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Risk Managers Are Just Like Security People

Or is that vice-versa? A few weeks ago, Security Retentive posted about an article in the Economist: “Confessions of a Risk Manager”. Both his analysis and the original story are quite interesting and I encourage you to read them as well as a letter to the editor that was published in last week’s print edition of the Economist. In “Risky Business”, David Howat, a self described past risk manager share his thoughts on the roles of risk managers:

Risk managers can’t do a proper job if they aren’t part of the team that develops the proposal. They are enablers, not gatekeepers: their job is to ensure that each new transaction, product and service is developed with safety as well as profitability in mind. Weaknesses need to be identified early so that, if they can’t be corrected, the proposal can be dropped before anyone gets too attached to it.

Sounds familiar doesn’t it? I can’t count the number of times I’ve used a similar argument for security being involved from the beginning. It’s heartbreaking to hear that an industry that’s been around much longer then ours is still fighting the same battles. Yet on the plus side, it’s yet another group that we can learn from to improve our own stance and hopefully avoid making some of the same mistakes. Time to go re-read the original article again.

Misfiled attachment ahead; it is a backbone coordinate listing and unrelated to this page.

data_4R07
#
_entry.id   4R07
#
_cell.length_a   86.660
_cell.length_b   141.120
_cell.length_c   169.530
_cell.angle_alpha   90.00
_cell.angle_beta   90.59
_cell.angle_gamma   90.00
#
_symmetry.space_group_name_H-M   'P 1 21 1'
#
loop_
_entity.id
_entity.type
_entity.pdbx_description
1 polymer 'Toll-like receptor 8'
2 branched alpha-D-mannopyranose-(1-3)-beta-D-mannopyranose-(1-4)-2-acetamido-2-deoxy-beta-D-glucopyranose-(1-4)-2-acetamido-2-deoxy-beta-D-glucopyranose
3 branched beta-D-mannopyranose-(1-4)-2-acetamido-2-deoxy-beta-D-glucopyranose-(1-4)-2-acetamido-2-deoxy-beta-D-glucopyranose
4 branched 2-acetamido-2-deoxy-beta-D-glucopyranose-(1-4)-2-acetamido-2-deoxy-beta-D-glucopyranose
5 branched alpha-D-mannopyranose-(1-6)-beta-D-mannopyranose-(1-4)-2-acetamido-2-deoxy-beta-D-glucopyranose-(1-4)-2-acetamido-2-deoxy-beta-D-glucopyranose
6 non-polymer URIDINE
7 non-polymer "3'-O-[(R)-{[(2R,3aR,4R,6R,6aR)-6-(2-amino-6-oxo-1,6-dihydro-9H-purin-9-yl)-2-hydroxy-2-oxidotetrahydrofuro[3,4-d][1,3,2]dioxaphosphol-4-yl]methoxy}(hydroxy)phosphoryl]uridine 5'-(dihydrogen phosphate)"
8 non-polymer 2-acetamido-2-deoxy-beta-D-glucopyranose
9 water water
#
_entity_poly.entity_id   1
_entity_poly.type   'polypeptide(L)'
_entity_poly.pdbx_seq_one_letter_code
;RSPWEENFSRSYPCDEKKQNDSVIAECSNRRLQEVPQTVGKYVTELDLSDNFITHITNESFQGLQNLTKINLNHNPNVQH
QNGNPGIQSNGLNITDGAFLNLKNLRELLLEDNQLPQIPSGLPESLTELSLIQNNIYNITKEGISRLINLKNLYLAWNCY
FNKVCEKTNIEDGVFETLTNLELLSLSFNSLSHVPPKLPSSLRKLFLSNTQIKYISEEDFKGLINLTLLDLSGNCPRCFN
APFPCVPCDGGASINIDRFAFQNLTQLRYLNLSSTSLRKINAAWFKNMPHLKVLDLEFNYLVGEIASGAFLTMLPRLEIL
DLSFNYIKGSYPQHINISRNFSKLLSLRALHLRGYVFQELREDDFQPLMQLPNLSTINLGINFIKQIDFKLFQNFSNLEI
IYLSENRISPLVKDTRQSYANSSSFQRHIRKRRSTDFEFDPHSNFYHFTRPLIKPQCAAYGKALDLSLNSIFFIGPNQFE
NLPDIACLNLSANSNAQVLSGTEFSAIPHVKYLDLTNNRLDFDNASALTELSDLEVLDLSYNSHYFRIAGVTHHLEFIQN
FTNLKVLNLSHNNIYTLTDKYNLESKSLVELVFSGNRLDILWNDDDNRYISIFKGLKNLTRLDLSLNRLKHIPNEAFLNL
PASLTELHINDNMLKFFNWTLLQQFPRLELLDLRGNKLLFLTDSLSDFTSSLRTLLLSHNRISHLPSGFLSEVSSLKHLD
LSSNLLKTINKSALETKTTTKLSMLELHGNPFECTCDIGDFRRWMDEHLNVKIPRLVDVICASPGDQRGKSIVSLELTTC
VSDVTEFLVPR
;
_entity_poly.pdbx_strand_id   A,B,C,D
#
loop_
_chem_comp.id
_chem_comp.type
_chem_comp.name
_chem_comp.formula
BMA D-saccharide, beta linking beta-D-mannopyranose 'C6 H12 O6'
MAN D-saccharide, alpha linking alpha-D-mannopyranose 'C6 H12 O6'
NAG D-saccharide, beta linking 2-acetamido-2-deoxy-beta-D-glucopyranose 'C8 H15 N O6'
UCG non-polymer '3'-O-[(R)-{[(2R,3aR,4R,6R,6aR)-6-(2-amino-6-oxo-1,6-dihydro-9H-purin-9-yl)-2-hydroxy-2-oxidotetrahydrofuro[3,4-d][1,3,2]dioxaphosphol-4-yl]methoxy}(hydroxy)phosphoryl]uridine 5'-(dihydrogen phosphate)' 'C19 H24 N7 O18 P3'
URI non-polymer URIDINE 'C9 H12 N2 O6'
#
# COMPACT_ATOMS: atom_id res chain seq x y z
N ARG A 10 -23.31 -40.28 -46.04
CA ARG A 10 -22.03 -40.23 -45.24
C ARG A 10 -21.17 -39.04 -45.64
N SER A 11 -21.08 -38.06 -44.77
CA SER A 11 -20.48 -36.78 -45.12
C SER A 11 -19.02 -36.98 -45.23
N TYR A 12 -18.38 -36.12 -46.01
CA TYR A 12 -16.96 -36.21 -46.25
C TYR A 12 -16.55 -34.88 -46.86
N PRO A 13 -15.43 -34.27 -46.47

3 comments on "Risk Managers Are Just Like Security People"

  • Alex says:

    I’m often thinking that economics suffers mainly because the scientific method they apply to their models has more immediate societal “risk” associated with them being wrong than, say, a theory on the extinction of dinosaurs or obscure models built around Phosphorus 31 NMR spectral properties. (see the article by Hanson about ‘hate’ and economists).
    My current line of thought is that “Security” (or Information Risk Management if you’re so inclined) suffers similarly because of the perceived probable impact – not only in *not* addressing the risk because of unplanned cost increases, but just the act of addressing the risk is personally painful. This is an organizational behavior problem, and that’s a discipline that we’re just not that good at yet (possibly because we’ve dons so poorly on the risk thing).

  • Rick says:

    There is no surprise in this comment. And in fact, I become more inclined to the idea that Information security is part of the operational risk domain and thus a lot of similarities.

  • yes, the basel ii accord is a good example of how information technology, financial and operational risk can be related to each other and managed together.

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